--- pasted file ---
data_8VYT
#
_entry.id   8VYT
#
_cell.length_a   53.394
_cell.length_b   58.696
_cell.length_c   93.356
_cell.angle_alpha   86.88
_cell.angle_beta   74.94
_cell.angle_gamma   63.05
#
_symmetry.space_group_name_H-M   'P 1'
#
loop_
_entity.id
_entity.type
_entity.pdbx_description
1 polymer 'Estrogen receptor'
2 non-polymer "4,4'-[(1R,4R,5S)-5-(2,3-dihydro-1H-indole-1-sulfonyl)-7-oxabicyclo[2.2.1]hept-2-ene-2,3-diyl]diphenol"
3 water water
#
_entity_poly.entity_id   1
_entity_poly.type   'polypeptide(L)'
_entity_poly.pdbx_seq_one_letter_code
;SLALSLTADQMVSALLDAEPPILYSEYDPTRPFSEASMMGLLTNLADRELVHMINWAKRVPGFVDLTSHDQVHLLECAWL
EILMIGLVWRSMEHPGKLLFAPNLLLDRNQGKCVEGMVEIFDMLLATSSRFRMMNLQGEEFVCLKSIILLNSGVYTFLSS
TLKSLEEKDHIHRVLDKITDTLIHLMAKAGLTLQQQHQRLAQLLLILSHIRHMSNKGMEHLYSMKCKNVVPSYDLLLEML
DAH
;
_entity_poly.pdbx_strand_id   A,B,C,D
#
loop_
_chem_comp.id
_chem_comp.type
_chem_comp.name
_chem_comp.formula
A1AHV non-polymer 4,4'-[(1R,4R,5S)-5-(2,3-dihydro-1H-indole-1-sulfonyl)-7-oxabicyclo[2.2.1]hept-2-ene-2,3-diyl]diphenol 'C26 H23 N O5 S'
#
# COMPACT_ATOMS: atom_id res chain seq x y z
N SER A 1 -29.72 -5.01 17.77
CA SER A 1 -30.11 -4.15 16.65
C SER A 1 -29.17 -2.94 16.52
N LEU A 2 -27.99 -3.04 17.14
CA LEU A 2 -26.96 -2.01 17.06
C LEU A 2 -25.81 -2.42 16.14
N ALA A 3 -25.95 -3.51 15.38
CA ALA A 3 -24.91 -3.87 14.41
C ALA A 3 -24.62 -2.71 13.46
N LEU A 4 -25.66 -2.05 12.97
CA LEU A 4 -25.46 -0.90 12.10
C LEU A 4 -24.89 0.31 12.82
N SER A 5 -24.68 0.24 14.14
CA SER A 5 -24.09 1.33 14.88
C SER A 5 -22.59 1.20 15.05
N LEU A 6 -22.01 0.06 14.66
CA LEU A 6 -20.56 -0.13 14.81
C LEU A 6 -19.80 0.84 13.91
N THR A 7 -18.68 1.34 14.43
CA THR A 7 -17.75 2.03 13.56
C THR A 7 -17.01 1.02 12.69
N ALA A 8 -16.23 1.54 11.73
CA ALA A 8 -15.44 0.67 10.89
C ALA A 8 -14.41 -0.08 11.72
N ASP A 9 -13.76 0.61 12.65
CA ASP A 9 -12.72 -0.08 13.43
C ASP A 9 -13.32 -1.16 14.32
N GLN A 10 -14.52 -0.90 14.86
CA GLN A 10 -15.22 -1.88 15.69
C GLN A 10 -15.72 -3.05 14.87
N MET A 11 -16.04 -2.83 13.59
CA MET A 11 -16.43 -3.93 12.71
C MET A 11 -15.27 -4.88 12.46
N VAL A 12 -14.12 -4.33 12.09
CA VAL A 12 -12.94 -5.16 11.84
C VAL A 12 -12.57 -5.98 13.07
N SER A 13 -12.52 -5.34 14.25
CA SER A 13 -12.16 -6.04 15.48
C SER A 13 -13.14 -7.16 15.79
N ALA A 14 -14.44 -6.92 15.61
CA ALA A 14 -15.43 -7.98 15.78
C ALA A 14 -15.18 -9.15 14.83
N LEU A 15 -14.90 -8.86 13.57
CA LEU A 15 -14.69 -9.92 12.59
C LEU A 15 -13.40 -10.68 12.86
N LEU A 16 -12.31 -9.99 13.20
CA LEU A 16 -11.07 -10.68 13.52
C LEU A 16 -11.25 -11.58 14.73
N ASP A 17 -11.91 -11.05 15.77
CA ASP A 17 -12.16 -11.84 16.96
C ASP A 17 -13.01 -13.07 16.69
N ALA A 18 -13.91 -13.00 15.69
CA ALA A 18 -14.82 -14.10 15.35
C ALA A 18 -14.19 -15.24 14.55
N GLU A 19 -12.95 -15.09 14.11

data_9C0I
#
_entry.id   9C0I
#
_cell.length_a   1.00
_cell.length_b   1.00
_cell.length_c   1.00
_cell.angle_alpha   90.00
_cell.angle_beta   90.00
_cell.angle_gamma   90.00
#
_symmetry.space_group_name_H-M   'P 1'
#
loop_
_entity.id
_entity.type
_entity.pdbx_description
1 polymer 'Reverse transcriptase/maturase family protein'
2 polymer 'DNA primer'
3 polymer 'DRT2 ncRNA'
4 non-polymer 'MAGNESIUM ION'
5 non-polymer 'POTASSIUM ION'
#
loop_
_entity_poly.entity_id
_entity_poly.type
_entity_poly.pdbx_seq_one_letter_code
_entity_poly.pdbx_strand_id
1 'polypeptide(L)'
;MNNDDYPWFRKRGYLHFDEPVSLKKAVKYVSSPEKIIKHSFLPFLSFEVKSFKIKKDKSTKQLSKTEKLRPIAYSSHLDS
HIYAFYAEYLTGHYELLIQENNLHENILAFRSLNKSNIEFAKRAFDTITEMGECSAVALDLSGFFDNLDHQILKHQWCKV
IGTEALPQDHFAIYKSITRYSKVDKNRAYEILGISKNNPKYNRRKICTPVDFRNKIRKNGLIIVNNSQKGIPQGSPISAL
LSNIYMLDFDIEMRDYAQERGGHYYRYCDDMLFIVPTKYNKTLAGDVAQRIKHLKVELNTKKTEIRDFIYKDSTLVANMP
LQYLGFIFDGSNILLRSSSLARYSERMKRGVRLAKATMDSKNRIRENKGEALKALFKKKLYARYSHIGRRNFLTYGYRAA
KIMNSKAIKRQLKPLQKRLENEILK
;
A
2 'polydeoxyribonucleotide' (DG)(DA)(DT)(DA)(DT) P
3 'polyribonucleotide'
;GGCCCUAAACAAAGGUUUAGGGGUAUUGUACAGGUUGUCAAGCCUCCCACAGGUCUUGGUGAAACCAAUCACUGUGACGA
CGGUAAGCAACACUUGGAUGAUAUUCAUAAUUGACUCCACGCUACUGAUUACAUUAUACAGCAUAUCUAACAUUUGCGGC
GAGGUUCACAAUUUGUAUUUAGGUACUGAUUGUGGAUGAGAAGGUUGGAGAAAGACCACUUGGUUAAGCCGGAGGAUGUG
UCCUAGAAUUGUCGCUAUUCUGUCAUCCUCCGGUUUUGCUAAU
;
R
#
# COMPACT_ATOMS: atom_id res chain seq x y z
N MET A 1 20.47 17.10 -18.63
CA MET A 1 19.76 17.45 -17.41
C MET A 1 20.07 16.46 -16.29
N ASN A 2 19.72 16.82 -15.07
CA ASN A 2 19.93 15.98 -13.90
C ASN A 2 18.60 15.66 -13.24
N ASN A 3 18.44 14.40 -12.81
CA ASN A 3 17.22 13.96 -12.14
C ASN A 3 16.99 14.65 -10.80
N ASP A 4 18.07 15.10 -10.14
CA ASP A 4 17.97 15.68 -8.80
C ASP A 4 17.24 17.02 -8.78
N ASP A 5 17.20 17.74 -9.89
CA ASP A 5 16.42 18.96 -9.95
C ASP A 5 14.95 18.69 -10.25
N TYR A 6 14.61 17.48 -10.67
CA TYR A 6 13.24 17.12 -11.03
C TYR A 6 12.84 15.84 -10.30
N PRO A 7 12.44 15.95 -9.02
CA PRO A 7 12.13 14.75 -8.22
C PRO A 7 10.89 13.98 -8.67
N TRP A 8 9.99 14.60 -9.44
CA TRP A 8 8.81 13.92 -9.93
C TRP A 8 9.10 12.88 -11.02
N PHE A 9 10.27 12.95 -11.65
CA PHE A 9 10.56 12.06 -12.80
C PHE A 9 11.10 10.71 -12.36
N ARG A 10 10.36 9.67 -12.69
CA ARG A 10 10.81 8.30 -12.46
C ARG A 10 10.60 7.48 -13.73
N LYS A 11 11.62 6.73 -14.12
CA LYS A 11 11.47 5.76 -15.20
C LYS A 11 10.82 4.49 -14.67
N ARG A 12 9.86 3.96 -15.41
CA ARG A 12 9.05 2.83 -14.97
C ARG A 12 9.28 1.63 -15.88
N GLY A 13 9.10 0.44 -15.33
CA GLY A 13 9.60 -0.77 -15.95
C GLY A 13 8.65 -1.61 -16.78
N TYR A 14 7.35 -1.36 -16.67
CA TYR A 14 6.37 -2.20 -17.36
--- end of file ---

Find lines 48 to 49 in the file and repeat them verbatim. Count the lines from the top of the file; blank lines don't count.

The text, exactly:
C ALA A 3 -24.62 -2.71 13.46
N LEU A 4 -25.66 -2.05 12.97